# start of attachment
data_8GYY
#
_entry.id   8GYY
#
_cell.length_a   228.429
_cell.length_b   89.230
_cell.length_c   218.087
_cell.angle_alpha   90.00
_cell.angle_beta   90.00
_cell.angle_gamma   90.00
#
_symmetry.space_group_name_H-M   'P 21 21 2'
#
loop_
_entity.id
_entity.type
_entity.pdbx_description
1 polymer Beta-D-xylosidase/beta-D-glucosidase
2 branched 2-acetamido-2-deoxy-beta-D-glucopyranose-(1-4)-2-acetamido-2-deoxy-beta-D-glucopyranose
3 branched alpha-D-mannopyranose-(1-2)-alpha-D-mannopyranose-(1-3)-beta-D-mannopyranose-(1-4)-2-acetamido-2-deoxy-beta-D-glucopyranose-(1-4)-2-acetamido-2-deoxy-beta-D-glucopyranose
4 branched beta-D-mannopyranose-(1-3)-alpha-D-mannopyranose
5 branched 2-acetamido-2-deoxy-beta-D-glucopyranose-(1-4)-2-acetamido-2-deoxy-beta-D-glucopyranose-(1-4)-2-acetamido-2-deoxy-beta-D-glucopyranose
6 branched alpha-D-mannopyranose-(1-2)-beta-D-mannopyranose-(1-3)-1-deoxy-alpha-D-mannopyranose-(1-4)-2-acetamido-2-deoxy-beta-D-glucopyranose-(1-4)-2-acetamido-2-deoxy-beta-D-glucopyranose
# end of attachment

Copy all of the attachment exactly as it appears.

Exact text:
data_8GYY
#
_entry.id   8GYY
#
_cell.length_a   228.429
_cell.length_b   89.230
_cell.length_c   218.087
_cell.angle_alpha   90.00
_cell.angle_beta   90.00
_cell.angle_gamma   90.00
#
_symmetry.space_group_name_H-M   'P 21 21 2'
#
loop_
_entity.id
_entity.type
_entity.pdbx_description
1 polymer Beta-D-xylosidase/beta-D-glucosidase
2 branched 2-acetamido-2-deoxy-beta-D-glucopyranose-(1-4)-2-acetamido-2-deoxy-beta-D-glucopyranose
3 branched alpha-D-mannopyranose-(1-2)-alpha-D-mannopyranose-(1-3)-beta-D-mannopyranose-(1-4)-2-acetamido-2-deoxy-beta-D-glucopyranose-(1-4)-2-acetamido-2-deoxy-beta-D-glucopyranose
4 branched beta-D-mannopyranose-(1-3)-alpha-D-mannopyranose
5 branched 2-acetamido-2-deoxy-beta-D-glucopyranose-(1-4)-2-acetamido-2-deoxy-beta-D-glucopyranose-(1-4)-2-acetamido-2-deoxy-beta-D-glucopyranose
6 branched alpha-D-mannopyranose-(1-2)-beta-D-mannopyranose-(1-3)-1-deoxy-alpha-D-mannopyranose-(1-4)-2-acetamido-2-deoxy-beta-D-glucopyranose-(1-4)-2-acetamido-2-deoxy-beta-D-glucopyranose